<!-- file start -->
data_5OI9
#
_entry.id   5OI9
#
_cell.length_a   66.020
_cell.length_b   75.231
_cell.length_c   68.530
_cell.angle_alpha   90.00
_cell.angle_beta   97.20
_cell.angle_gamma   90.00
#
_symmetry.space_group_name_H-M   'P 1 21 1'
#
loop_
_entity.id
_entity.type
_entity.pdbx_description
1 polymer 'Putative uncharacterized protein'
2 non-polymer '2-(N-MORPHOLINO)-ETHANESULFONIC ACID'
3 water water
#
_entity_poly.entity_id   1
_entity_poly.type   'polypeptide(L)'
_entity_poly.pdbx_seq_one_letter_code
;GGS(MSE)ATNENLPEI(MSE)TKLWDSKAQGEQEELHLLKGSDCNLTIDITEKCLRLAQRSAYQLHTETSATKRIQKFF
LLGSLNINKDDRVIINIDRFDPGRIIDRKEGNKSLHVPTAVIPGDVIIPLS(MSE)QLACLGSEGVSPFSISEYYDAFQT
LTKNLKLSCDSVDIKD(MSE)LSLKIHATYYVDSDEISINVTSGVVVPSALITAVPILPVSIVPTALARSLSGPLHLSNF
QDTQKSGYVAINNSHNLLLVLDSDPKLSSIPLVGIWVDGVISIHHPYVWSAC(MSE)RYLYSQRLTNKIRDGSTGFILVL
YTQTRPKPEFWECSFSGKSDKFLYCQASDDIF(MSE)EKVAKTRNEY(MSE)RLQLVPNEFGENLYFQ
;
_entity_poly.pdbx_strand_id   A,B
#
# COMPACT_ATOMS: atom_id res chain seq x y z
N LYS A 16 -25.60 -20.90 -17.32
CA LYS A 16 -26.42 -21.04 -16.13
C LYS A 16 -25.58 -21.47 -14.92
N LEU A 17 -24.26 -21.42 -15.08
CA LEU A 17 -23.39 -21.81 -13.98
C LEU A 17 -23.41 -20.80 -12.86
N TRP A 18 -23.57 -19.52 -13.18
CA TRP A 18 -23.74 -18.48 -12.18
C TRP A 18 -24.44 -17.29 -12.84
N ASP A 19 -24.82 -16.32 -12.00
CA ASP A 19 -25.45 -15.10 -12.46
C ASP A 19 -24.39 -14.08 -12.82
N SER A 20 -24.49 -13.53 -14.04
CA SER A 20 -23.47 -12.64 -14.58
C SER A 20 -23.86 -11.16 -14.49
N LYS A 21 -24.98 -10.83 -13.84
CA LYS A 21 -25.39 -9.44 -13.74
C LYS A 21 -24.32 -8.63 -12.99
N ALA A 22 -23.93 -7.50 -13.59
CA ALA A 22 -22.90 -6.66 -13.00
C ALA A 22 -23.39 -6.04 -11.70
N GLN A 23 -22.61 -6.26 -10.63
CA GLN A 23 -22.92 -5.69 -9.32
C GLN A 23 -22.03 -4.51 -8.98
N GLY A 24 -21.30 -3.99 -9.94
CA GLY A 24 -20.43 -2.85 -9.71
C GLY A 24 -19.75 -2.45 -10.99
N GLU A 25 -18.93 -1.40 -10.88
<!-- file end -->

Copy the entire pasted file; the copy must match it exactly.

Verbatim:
data_5OI9
#
_entry.id   5OI9
#
_cell.length_a   66.020
_cell.length_b   75.231
_cell.length_c   68.530
_cell.angle_alpha   90.00
_cell.angle_beta   97.20
_cell.angle_gamma   90.00
#
_symmetry.space_group_name_H-M   'P 1 21 1'
#
loop_
_entity.id
_entity.type
_entity.pdbx_description
1 polymer 'Putative uncharacterized protein'
2 non-polymer '2-(N-MORPHOLINO)-ETHANESULFONIC ACID'
3 water water
#
_entity_poly.entity_id   1
_entity_poly.type   'polypeptide(L)'
_entity_poly.pdbx_seq_one_letter_code
;GGS(MSE)ATNENLPEI(MSE)TKLWDSKAQGEQEELHLLKGSDCNLTIDITEKCLRLAQRSAYQLHTETSATKRIQKFF
LLGSLNINKDDRVIINIDRFDPGRIIDRKEGNKSLHVPTAVIPGDVIIPLS(MSE)QLACLGSEGVSPFSISEYYDAFQT
LTKNLKLSCDSVDIKD(MSE)LSLKIHATYYVDSDEISINVTSGVVVPSALITAVPILPVSIVPTALARSLSGPLHLSNF
QDTQKSGYVAINNSHNLLLVLDSDPKLSSIPLVGIWVDGVISIHHPYVWSAC(MSE)RYLYSQRLTNKIRDGSTGFILVL
YTQTRPKPEFWECSFSGKSDKFLYCQASDDIF(MSE)EKVAKTRNEY(MSE)RLQLVPNEFGENLYFQ
;
_entity_poly.pdbx_strand_id   A,B
#
# COMPACT_ATOMS: atom_id res chain seq x y z
N LYS A 16 -25.60 -20.90 -17.32
CA LYS A 16 -26.42 -21.04 -16.13
C LYS A 16 -25.58 -21.47 -14.92
N LEU A 17 -24.26 -21.42 -15.08
CA LEU A 17 -23.39 -21.81 -13.98
C LEU A 17 -23.41 -20.80 -12.86
N TRP A 18 -23.57 -19.52 -13.18
CA TRP A 18 -23.74 -18.48 -12.18
C TRP A 18 -24.44 -17.29 -12.84
N ASP A 19 -24.82 -16.32 -12.00
CA ASP A 19 -25.45 -15.10 -12.46
C ASP A 19 -24.39 -14.08 -12.82
N SER A 20 -24.49 -13.53 -14.04
CA SER A 20 -23.47 -12.64 -14.58
C SER A 20 -23.86 -11.16 -14.49
N LYS A 21 -24.98 -10.83 -13.84
CA LYS A 21 -25.39 -9.44 -13.74
C LYS A 21 -24.32 -8.63 -12.99
N ALA A 22 -23.93 -7.50 -13.59
CA ALA A 22 -22.90 -6.66 -13.00
C ALA A 22 -23.39 -6.04 -11.70
N GLN A 23 -22.61 -6.26 -10.63
CA GLN A 23 -22.92 -5.69 -9.32
C GLN A 23 -22.03 -4.51 -8.98
N GLY A 24 -21.30 -3.99 -9.94
CA GLY A 24 -20.43 -2.85 -9.71
C GLY A 24 -19.75 -2.45 -10.99
N GLU A 25 -18.93 -1.40 -10.88